- Autores: Do Rosário VE, Nogueira F
- Journal: Revista Pan-Amazônica de Saúde
- Link: http://scielo.iec.pa.gov.br/scielo.php?script=sci_arttext&pid=S2176-62232010000300015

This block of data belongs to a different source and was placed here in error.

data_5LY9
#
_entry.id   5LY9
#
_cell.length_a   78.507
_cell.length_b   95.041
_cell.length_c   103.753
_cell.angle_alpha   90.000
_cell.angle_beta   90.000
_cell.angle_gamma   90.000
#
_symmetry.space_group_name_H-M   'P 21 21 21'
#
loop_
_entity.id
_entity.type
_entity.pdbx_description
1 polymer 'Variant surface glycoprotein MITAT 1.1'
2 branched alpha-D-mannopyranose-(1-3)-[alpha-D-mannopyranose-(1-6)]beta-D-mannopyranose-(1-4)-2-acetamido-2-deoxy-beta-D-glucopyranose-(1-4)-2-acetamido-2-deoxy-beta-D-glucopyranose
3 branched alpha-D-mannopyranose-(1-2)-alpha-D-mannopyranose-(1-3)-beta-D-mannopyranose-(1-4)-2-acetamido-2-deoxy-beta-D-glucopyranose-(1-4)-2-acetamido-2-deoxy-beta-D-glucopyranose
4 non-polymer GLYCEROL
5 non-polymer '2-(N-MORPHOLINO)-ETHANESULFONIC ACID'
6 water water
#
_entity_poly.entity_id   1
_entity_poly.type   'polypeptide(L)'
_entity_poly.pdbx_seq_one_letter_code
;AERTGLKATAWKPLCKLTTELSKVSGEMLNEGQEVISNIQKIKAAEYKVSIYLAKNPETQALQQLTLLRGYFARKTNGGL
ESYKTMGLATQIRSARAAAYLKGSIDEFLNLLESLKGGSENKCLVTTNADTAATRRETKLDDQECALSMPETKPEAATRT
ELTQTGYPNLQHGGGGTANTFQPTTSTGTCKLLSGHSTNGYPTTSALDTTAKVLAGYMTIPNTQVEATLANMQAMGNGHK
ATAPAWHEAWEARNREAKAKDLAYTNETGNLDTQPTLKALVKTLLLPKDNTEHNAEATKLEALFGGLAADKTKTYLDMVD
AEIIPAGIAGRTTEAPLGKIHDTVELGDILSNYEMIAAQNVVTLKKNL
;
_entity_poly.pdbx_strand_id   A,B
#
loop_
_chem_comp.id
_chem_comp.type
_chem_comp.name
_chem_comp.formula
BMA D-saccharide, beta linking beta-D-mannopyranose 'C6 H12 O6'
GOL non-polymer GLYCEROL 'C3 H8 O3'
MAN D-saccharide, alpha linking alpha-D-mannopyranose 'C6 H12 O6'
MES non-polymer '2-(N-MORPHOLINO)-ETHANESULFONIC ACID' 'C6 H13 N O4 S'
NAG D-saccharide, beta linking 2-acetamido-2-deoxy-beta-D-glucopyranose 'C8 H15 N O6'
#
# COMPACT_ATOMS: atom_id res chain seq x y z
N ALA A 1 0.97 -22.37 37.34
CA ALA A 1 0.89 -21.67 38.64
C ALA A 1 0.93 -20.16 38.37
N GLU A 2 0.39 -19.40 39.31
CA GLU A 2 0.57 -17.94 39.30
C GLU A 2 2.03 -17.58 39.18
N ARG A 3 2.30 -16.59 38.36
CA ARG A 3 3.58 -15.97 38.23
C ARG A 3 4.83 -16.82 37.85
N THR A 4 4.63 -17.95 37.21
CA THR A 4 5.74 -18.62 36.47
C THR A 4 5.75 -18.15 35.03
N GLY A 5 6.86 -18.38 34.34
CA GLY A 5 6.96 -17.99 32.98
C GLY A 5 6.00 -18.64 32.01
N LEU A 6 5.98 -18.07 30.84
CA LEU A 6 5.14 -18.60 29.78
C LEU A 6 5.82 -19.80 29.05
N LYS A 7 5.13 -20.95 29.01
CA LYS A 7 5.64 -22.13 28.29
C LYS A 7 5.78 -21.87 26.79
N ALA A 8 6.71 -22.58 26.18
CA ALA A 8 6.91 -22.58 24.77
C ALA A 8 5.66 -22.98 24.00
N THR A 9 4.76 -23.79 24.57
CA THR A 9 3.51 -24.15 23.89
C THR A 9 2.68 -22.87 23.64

Malaria is a mosquito-borne disease caused by parasites of the genus Plasmodium. In humans, parasites multiply in the liver and then infect red blood cells. The Plasmodium life cycle consists of a sexual phase in the mosquito vector (sporogony) and an asexual phase in the vertebrate host (schizogony); both life cycle phases can be detected in assays. In general, in vivo and in vitro are the two basic approaches routinely used to evaluate the antimalarial activity of compounds. The antimalarial activity measured in an in vivo test results from a variety of factors associated with both the parasite and the host. Conversely, in vitro tests reflect more accurately the “isolated” effects of the compounds on parasite metabolism. In vivo assessment of antiplasmodial activity can be achieved using rodent models and by assessing transmission-blocking activity using mosquitoes. There are several in vitro tests for the assessment of antimalarial activity based upon observation of parasite development in blood cells through thick films, isotopic assays, quantification of parasite proteins and DNA dye intercalation assays. Besides antimalarial activity, a promising antimalarial compound should also lack toxicity to host cells; the degree of selectivity of a compound towards the malaria parasite includes such assessment. In this manuscript, we intend to summarize the most frequently used methods for assessing the antimalarial activity of compounds in the different stages of the Plasmodium life cycle.